Your suboccipital muscles are small, deep muscles that connect your head to your neck. They help perform actions such as turning your head or extending it (looking up). They also help laterally flex your head, which is like when you are eating something and your dog would really like a bite. They do this cute little tilting of their head to the side, and if you are anything like me it works out for the dog 100% of the time. SO CUTE.
Anyway, back to the muscles. Although they perform these movements, their primary role for us is actually- proprioception, which is position awareness.
We will get more into the importance of this later.
Now, let’s talk muscle spindles. Muscle spindles are stretch receptors within a muscle that sense muscle length and changes in muscle length. This helps us control our movements and posture. The suboccipital muscles have a high muscle spindle density.
The tables below show how the suboccipital muscle densities compare with other muscles in our body.
As you can see, the suboccipital muscles have much greater muscle spindle density than some of the other smaller or even larger muscles of our body. This is important in their role of relaying proprioceptive information to the Central Nervous System, helping control head-eye coordination and head position/movements.
Dry needling is one way to treat these suboccipital muscles to help improve proprioception. It is called a “dry” needle because it is a solid needle, you are not injecting anything into the body or taking anything out. The treatment involves the insertion of a thin filament needle into soft tissues such as muscle “trigger points”, fascia, tendons, and ligaments. Dry needling increases blood flow to the area, stimulating the healing process of these soft tissues, decreasing pressure on your occipital nerves, leading to better postural awareness.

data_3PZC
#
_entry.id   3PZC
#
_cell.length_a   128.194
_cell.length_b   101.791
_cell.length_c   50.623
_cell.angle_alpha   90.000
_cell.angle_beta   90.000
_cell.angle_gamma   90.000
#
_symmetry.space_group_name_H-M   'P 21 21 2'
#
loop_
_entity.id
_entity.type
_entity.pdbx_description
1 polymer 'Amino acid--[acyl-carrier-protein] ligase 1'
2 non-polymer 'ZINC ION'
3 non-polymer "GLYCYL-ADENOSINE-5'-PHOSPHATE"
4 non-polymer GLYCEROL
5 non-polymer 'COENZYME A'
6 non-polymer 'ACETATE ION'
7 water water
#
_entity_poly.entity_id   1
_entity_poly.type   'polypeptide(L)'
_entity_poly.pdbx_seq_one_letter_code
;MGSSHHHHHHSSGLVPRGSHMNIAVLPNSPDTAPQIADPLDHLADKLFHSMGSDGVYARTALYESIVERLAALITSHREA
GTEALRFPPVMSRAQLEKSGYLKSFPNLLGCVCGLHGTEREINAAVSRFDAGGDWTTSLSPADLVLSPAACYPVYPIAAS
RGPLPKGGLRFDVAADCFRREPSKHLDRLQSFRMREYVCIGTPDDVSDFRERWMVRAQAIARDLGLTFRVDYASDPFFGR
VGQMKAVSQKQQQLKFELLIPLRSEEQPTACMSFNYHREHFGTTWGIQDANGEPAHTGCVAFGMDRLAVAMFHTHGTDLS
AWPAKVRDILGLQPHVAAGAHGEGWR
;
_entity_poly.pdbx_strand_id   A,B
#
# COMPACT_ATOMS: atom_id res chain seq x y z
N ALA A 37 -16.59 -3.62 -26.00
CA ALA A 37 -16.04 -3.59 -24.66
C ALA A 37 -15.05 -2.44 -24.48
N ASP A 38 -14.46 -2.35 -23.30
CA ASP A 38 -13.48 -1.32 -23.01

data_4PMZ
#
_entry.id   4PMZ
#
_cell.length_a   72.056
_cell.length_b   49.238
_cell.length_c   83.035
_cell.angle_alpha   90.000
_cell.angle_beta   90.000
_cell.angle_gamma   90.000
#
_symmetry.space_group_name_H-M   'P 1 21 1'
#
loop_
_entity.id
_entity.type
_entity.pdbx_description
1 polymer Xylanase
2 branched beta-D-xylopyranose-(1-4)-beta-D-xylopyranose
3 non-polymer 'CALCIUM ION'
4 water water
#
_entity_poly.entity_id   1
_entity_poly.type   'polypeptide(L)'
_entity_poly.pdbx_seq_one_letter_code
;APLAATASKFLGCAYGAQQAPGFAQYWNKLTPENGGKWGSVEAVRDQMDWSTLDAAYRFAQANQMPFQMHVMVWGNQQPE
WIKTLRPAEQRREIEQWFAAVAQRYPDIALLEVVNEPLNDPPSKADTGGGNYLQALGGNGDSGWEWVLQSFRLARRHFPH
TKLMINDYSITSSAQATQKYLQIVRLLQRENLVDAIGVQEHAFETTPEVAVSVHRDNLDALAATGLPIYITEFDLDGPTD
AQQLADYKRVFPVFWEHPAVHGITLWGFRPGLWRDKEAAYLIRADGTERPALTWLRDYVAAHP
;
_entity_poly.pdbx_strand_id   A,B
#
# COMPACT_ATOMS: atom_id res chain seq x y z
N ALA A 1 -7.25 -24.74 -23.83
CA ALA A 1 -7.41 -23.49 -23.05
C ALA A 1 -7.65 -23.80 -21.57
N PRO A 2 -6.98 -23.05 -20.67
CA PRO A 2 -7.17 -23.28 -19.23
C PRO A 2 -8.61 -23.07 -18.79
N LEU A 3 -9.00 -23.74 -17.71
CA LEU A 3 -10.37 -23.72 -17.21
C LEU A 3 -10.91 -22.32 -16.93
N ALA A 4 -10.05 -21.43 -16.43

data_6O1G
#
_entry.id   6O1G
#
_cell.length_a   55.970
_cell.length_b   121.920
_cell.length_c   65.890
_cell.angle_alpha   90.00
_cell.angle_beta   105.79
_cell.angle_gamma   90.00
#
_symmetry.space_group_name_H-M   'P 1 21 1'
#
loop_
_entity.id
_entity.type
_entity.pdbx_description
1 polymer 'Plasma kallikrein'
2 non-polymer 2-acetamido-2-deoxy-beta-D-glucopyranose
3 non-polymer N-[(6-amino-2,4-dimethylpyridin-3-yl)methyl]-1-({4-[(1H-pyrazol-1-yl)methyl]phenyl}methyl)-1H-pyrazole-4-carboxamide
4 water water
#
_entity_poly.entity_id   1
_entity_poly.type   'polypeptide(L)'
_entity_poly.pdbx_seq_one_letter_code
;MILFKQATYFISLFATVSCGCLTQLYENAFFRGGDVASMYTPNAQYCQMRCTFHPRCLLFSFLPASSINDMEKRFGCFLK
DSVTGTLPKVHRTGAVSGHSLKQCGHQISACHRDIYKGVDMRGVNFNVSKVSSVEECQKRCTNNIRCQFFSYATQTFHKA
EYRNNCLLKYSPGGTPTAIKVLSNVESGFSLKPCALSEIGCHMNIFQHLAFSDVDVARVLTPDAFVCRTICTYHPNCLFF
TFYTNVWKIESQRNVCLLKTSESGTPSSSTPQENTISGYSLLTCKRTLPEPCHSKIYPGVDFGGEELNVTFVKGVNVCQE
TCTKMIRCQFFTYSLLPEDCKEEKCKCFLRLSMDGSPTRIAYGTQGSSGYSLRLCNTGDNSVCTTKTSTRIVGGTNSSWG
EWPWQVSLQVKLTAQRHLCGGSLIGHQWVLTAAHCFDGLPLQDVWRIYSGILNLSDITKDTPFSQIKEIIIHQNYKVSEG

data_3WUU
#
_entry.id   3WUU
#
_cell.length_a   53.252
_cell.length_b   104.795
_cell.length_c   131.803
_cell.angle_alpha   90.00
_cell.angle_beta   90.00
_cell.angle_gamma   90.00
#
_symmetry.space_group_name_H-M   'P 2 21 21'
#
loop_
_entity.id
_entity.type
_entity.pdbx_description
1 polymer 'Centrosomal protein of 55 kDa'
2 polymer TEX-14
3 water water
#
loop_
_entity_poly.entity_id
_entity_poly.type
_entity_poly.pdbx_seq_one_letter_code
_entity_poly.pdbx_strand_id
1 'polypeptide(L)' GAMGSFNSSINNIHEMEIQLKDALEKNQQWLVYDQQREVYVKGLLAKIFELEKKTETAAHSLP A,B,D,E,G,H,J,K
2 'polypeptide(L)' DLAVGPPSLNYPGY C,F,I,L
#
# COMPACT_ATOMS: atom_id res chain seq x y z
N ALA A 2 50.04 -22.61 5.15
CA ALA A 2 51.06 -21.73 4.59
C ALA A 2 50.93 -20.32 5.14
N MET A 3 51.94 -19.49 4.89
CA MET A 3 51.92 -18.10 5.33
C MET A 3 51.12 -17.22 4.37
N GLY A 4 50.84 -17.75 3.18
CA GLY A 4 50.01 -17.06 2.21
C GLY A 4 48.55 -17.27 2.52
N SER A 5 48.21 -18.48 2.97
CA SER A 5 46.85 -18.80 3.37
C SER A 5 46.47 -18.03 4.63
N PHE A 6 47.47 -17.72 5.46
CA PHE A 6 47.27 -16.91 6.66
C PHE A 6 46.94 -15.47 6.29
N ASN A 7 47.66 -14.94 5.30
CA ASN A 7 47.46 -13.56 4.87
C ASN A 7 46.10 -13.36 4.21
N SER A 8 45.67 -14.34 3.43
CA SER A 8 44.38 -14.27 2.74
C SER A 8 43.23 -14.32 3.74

Here is an example showing improvement in proprioception following physical therapy treatment with dry needling.
I had the patient wear a headlamp with a laser pointer. The patient centers the laser on a target on the wall. The patient closes their eyes, turns their head all the way to the left and then returns to where they feel like the center of the target is (still with their eyes closed) and I mark that point.
This is repeated at least two more times. I also have them go to the right, up and down. In this clinic example, the peach color markings were prior to treatment and the blue were post-treatment.
As you can see, following treatment the patient was much more accurate.
People often think about dry needling as a way of decreasing muscle tension and pain.
I hope by reading this you will now also think about the proprioceptive benefits dry needling may have and how that plays an important role in postural awareness.
 Kulkarni V, Chandy MJ, Babu KS. Quantitative study of muscle spindles in suboccipital muscles of human foetuses. Neurol India. 2001 Dec;49(4):355-9. PMID: 11799407.
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